Paora Goldsmith, who last hit National headlines for botching up National’s alternative budget, has again hit the headlines and for the wrong reasons.
On Saturday he said publicly that Colonialism was on balance good for Maori. Wholesale loss of their land and other Taonga, wars, rape and pillage, and the near demise of Te Reo Maori and Te Ao Maori were balanced by other events.
Paora said this:
National’s education spokesperson Paul Goldsmith says while colonisation may have been “traumatic” for Māori, overall it has had a positive effect.
Speaking to Newshub Nation on Saturday, the National MP was asked about an opinion piece from 2019 discussing colonisation in which he wrote, ‘Did the good outweigh the bad? Surely, we have to say, yes.’
Asked if he thought the good has outweighed the bad specifically for Māori, the National MP replied: “The reality is that New Zealand was isolated from the rest of the world for centuries and at some point it had to reconnect with the rest of the world. And that happened in the 19th century was always going to be a very traumatic experience.
“But with it came all sorts of wonderful things, such as literacy, such as the freedoms and democracy that have come through… I think on balance it has, yes.”
Earlier this year he suggested that the new draft history curriculum should be changed so that our kids should learn about business history and less about colonialism. I can see why. If our younger citizens are not taught about the horrendous effects of colonialism then they may also think that in a two sides to every argument sort of way there is indeed a benefit to colonialism.
And fancy a historian advocating that less teaching of history was a good thing. It is almost as if he thinks there would be a political benefit for some of our population’s understanding of our history being dumbed down.
There is one group that surprisingly have not supported his views, the National Party Caucus.
From Radio New Zealand:
There was little support from within the National caucus for Goldsmith’s position.
“I don’t know that I would say that, but I do think that New Zealand today is significantly better than many other countries,” leader Judith Collins said.
She said while “most colonised people don’t feel that colonisation works well for them”, she was proud of how New Zealand had fought very hard to come together.
National MP Matt Doocey said it had to be accepted that “colonisation has had some negative impact on Māori”.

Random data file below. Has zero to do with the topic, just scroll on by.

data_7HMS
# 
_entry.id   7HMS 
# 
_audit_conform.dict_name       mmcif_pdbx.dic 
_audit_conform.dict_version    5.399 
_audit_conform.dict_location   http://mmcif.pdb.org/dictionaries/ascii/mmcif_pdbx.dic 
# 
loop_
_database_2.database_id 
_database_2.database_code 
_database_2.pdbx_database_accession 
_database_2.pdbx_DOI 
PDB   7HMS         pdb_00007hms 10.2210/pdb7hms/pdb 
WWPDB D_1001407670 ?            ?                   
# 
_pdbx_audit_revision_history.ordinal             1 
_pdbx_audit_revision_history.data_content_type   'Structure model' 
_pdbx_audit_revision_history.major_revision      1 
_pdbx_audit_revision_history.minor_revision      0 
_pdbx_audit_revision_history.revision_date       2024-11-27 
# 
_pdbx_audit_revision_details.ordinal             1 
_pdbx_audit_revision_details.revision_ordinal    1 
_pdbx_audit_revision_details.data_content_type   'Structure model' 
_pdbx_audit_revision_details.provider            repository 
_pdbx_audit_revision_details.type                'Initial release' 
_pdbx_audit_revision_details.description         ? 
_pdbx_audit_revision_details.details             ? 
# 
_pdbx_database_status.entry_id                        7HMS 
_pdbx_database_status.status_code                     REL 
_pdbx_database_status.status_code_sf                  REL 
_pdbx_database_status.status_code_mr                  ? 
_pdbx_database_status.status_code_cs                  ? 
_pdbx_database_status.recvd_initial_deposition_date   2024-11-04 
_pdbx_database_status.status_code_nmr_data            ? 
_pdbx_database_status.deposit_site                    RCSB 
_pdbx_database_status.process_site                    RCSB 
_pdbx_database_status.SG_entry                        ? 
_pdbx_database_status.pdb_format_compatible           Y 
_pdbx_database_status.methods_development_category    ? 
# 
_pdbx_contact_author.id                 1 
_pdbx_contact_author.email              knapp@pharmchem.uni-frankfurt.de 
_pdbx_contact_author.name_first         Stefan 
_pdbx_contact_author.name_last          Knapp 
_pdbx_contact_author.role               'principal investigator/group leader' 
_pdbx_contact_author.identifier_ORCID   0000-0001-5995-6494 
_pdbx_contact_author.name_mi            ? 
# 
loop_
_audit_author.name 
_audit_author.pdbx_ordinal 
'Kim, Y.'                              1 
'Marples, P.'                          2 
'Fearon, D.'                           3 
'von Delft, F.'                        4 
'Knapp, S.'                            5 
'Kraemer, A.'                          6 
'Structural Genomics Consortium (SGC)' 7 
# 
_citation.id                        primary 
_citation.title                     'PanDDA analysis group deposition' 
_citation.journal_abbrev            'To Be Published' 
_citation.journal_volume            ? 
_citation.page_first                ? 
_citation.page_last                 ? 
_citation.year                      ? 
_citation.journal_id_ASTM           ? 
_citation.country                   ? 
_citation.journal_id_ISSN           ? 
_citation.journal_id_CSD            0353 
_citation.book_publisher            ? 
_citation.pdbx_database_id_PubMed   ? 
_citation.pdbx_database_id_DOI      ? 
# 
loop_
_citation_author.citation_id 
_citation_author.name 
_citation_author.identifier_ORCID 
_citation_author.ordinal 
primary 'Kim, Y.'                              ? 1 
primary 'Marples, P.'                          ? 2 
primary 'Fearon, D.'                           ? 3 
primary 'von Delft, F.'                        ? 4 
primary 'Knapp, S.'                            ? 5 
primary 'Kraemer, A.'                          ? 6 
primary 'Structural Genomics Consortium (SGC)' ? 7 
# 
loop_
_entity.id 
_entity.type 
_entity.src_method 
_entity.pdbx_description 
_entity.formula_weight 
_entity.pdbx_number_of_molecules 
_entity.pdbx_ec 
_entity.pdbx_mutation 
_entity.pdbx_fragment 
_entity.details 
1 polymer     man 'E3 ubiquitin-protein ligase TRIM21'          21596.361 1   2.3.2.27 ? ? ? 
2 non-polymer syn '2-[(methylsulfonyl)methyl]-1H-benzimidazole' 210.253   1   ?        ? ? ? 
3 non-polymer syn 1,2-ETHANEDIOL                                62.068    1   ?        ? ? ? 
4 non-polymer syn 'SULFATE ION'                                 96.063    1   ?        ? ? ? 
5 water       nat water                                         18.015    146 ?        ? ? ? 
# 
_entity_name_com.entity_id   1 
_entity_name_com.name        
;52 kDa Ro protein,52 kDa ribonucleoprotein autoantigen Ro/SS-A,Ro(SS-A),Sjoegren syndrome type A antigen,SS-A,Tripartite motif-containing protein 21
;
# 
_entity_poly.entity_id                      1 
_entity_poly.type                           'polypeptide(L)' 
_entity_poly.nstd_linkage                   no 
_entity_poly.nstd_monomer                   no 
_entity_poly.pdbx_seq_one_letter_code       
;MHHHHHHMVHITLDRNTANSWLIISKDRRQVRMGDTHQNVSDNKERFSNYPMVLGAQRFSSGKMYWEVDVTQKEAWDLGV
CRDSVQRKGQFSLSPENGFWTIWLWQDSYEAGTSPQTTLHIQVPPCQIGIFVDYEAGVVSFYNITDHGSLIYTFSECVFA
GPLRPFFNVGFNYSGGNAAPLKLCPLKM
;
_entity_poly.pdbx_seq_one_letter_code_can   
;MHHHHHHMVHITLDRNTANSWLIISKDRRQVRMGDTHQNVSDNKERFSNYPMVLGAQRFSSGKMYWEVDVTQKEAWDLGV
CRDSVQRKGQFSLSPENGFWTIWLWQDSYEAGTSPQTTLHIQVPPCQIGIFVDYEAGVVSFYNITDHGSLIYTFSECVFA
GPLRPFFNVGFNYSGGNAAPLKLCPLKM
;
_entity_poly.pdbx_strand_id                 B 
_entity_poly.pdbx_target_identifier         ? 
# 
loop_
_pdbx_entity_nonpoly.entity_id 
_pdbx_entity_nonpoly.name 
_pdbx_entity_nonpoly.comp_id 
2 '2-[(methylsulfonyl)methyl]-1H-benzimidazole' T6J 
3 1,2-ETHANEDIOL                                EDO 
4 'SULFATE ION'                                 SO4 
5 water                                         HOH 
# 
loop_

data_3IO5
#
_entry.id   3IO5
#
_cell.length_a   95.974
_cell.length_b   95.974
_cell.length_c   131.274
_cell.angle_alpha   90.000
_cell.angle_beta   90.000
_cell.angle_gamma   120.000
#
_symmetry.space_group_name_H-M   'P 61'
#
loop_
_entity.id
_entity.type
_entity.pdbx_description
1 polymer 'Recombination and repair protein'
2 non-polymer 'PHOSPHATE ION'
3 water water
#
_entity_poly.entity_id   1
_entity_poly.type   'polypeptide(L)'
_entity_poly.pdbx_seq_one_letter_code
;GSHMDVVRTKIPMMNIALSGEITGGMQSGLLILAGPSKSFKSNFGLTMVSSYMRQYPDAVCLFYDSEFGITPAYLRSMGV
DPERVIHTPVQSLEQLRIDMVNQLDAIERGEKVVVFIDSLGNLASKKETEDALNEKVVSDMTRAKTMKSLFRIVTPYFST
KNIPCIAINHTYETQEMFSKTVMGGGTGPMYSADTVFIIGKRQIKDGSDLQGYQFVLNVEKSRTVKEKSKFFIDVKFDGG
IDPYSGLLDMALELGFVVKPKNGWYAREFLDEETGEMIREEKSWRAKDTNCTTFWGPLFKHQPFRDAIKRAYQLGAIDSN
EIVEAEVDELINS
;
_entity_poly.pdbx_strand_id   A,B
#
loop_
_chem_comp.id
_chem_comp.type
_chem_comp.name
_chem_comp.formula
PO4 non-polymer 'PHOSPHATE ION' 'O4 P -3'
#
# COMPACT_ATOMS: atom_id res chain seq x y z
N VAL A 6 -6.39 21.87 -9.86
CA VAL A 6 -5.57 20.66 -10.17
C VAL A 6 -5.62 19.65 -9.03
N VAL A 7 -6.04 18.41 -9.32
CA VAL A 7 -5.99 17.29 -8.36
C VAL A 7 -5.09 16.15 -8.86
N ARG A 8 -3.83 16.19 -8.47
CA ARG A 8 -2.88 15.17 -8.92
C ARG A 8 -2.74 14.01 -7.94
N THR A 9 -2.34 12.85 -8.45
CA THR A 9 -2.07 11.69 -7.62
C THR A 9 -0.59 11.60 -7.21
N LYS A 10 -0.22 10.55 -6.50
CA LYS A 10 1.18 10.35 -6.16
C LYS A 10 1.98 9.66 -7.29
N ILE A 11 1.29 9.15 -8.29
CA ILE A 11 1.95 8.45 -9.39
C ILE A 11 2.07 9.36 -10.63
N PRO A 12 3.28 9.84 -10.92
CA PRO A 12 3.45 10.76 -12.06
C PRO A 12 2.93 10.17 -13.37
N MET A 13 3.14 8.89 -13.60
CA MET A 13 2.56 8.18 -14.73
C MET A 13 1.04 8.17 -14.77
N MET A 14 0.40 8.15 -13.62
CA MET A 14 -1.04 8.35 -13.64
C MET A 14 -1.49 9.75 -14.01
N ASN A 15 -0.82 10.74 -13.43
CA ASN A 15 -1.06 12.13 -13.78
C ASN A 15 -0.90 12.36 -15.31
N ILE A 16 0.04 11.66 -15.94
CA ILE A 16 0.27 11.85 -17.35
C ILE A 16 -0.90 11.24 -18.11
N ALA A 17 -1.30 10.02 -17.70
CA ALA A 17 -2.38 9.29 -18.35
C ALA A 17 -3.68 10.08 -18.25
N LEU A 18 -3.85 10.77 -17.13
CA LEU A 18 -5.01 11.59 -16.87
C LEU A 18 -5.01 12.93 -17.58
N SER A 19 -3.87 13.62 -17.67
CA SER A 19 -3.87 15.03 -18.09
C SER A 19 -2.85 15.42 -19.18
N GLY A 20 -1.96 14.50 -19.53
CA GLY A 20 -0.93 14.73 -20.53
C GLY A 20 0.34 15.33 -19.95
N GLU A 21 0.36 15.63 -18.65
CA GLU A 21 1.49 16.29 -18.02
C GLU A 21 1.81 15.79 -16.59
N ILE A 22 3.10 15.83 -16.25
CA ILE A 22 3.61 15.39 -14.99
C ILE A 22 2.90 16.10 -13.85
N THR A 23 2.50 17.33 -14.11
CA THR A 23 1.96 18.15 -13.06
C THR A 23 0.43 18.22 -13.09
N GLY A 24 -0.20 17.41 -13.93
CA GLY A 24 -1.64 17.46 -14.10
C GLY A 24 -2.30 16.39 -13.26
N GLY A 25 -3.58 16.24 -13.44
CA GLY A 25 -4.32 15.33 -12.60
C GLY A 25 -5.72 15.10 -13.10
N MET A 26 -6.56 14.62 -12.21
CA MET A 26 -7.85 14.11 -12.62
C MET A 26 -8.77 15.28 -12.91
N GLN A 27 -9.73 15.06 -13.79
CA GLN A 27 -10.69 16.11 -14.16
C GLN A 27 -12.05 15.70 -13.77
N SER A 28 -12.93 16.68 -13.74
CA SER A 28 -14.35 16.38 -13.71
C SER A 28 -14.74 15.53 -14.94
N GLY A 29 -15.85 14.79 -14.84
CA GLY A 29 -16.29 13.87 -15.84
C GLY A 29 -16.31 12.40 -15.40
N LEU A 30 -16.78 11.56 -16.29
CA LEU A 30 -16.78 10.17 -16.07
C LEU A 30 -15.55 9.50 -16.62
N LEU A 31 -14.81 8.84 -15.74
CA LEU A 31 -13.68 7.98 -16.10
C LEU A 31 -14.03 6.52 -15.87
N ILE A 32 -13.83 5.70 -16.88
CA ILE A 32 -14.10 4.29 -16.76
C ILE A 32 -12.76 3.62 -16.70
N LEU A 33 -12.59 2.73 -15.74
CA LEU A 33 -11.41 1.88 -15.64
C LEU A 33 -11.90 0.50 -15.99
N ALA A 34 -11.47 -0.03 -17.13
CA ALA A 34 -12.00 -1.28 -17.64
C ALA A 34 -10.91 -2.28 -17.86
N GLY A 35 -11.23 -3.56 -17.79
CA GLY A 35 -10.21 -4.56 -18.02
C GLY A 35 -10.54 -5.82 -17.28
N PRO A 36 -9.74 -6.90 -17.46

Todd Muller said it was “on balance, a very brutal time for Māori”.
Christopher Luxon was unequivocal that “colonisation was not good for Māori as we saw with breaches of the Treaty and we saw with Land Wars as well.”
Labour was more blunt. From teaomaori.news:
Te Tai Tokerau MP Kelvin Davis says, “He’s totally wrong. He’s a living, breathing example of why we need to teach history in New Zealand schools.”
Goldsmith’s view is under fire from the government and, more notably, dividing the opposition.
Peeni Henare called Goldsmith “koretake,” while Todd Muller said, “Was colonisation good for Māori? I have a different opinion from Paul.”
But there was one New Zealand politician who thought that what Paora said was just fine. Yep he who has danced with the stars and is willing to twerk with anyone:
“I think there was always going to be an impact when New Zealand reconnected with the world,” [Act leader David] Seymour said. “That’s not saying that it’s justified, it’s about balancing everything that’s happened.
“The question is on balance, has colonisation been a good thing, and the answer is yes, because New Zealand is one of the most successful societies in human history to grow up in today,” he said.
When asked how Māori dying seven years younger than non-Māori was good for them, he said it did need to be improved, but framing everything in light of colonisation was not going to solve it.
When asked what the benefits of colonisation were, he said parliamentary democracy and the court system.
If you ever wanted a clearer example of Trumpian racist dog whistling then this is it.
Shame on them. And good on some elements of the National Party for refusing to support use of the dog whistle.